No, that’s not a typo, and not (much) of an exaggeration*. For a limited time, you can read the full article here in IEEE Spectrum of all places (IEEE is the Institute of Electrical and Electronics Engineers). But basically, it exists to draw none-too-subtle comparisons between Iraqi insurgence and the Open Source movement, drawing heavily from essays and interviews with John Robb.
“Need a missile-guidance system? Buy yourself a Sony PlayStation 2. Need more capability? Just upgrade to a PS3. Need satellite photos? Download them from Google Earth or Microsoft’s Virtual Earth. Need to know the current thinking on IED attacks? Watch the latest videos created by insurgents and posted on any one of hundreds of Web sites or log on to chat rooms where you can exchange technical details with like-minded folks.
Robb calls this new type of conflict â€œopen-source warfare,â€ because the manner in which insurgent groups are organizing themselves, sharing information, and adapting their strategies bears a strong resemblance to the open-source movement in software development. Insurgent groups, like open-source software hackers, tend to form loose and nonhierarchical networks to pursue a common vision, Robb says. United by that vision, they exchange information and work collaboratively on tasks of mutual interest.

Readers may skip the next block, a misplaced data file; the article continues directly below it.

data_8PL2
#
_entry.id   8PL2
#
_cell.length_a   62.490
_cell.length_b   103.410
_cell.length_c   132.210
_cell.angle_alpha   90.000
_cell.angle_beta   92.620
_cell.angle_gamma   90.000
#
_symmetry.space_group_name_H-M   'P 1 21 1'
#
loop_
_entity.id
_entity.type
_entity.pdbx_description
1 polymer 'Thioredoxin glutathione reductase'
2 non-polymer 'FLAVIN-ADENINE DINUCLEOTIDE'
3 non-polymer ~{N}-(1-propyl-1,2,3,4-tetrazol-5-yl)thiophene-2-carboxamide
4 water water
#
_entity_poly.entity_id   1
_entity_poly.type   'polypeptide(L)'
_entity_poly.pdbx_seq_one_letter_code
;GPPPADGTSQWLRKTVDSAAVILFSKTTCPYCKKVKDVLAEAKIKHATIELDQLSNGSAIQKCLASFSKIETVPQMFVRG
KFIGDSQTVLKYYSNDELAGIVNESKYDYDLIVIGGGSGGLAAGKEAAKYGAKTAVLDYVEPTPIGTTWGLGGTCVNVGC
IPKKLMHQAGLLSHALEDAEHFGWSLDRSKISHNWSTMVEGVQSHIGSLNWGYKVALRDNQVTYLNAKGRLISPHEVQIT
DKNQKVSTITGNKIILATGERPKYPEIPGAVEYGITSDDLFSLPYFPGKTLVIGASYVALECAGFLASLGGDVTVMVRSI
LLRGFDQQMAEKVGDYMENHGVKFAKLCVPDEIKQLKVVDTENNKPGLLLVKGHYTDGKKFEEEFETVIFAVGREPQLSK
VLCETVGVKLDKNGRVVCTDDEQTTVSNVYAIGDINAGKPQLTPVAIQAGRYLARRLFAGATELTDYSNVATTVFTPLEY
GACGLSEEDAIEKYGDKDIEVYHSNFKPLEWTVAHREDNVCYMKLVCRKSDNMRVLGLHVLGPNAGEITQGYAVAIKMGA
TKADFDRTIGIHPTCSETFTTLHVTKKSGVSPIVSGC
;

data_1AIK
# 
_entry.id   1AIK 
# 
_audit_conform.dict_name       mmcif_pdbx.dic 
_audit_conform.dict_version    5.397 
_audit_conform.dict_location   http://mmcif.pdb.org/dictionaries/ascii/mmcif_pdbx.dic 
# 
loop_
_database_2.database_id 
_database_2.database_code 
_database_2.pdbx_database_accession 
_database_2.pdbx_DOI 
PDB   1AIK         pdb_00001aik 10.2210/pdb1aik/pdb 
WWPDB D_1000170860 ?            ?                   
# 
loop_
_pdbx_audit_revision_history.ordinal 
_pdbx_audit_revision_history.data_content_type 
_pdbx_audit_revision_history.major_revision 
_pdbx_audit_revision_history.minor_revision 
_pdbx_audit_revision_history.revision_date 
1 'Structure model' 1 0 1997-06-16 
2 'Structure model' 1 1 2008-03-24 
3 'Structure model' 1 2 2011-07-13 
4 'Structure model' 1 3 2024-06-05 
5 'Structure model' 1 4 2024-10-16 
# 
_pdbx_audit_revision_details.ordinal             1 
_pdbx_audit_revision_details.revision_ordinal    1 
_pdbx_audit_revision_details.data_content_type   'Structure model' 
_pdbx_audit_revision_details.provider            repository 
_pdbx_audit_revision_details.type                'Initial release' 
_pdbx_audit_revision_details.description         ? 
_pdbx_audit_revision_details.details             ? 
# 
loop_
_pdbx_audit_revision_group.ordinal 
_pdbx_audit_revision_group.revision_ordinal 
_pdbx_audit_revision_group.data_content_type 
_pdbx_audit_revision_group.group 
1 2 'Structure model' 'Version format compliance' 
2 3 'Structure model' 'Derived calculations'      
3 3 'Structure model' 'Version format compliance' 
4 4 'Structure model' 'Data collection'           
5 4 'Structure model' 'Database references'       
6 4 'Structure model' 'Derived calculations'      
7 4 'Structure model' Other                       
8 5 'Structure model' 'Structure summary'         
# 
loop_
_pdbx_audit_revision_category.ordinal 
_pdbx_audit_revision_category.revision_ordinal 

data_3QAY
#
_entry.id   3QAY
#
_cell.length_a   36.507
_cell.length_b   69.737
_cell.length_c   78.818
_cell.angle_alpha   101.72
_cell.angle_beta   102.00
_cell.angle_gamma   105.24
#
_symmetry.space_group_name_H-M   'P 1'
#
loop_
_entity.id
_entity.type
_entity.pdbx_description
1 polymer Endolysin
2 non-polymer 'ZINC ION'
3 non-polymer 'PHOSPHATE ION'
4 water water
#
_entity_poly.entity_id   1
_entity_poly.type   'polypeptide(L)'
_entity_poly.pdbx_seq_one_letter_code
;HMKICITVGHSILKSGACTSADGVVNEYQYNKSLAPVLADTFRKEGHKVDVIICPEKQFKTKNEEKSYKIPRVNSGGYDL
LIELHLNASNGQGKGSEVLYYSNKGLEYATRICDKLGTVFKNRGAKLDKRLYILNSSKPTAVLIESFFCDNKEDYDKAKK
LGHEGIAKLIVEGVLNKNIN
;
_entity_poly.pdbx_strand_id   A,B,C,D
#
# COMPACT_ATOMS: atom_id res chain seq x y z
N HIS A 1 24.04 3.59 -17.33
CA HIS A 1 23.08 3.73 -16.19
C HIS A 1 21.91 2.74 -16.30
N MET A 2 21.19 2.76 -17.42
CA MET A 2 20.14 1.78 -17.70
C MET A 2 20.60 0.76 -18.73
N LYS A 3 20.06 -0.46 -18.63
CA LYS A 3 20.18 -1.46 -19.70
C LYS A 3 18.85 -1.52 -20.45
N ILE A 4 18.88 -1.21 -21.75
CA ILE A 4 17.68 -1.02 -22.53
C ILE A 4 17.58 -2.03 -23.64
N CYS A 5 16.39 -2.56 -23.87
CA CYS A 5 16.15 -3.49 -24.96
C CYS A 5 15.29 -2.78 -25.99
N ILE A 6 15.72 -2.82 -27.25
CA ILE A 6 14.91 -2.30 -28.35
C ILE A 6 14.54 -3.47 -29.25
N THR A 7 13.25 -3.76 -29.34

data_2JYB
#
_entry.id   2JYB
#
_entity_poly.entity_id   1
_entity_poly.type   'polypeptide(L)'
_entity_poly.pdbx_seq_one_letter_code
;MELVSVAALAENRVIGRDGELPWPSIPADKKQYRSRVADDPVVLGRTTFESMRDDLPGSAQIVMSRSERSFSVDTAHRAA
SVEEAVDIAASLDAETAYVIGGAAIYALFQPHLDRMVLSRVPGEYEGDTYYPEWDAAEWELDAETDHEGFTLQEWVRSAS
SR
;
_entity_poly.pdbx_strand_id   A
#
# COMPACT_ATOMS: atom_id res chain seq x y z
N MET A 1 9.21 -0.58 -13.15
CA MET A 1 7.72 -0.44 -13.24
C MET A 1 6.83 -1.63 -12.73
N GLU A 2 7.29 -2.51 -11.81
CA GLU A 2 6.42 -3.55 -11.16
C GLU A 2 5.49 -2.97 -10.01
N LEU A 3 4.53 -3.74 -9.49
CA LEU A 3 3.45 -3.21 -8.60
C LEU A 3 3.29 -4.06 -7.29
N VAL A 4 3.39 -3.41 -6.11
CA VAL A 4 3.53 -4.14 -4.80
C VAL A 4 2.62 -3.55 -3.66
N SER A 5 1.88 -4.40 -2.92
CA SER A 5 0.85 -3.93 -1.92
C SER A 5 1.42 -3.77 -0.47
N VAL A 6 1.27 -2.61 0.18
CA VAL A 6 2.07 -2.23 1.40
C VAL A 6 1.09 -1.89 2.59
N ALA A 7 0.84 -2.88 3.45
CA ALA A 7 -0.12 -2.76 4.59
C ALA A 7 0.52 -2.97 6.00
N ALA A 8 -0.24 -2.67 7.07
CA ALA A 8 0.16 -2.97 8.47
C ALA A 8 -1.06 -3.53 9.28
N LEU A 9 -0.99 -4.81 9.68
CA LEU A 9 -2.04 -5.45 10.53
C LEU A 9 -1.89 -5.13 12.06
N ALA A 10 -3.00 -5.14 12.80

To understand open-source warfare, it’s instructive to revisit Eric S. Raymond’s 1997 manifesto, The Cathedral and the Bazaar, in which he describes how a large community of open-source software hackers created the operating system Linux. […] Mimicking open-source developers, insurgent groups â€œhack at the source code of warfare,â€ Robb says.”
Wow. This reads like an article about Youth Culture in Reader’s Digest. (In addition to parroting that familiar old “kitchen science two-part explosives” canard.)
*Necessary qualifications: 1) “IEEE” here means IEEE’s Spectrum magazine, and contributing editor Robert N. Charette. The IEEE itself has not actually released an RFC or policy statement to this effect. 2) The article initially refers to the Bad Guys as “Iraqi insurgents”, later defining them equal to terrorists and using the terms interchangeably. (I’m a little rusty on my war, but I think you lose the ability to cleanly label your opponent “terrorists” once engaged in a formally-declared war with each other, even if they fight dirtier than you.)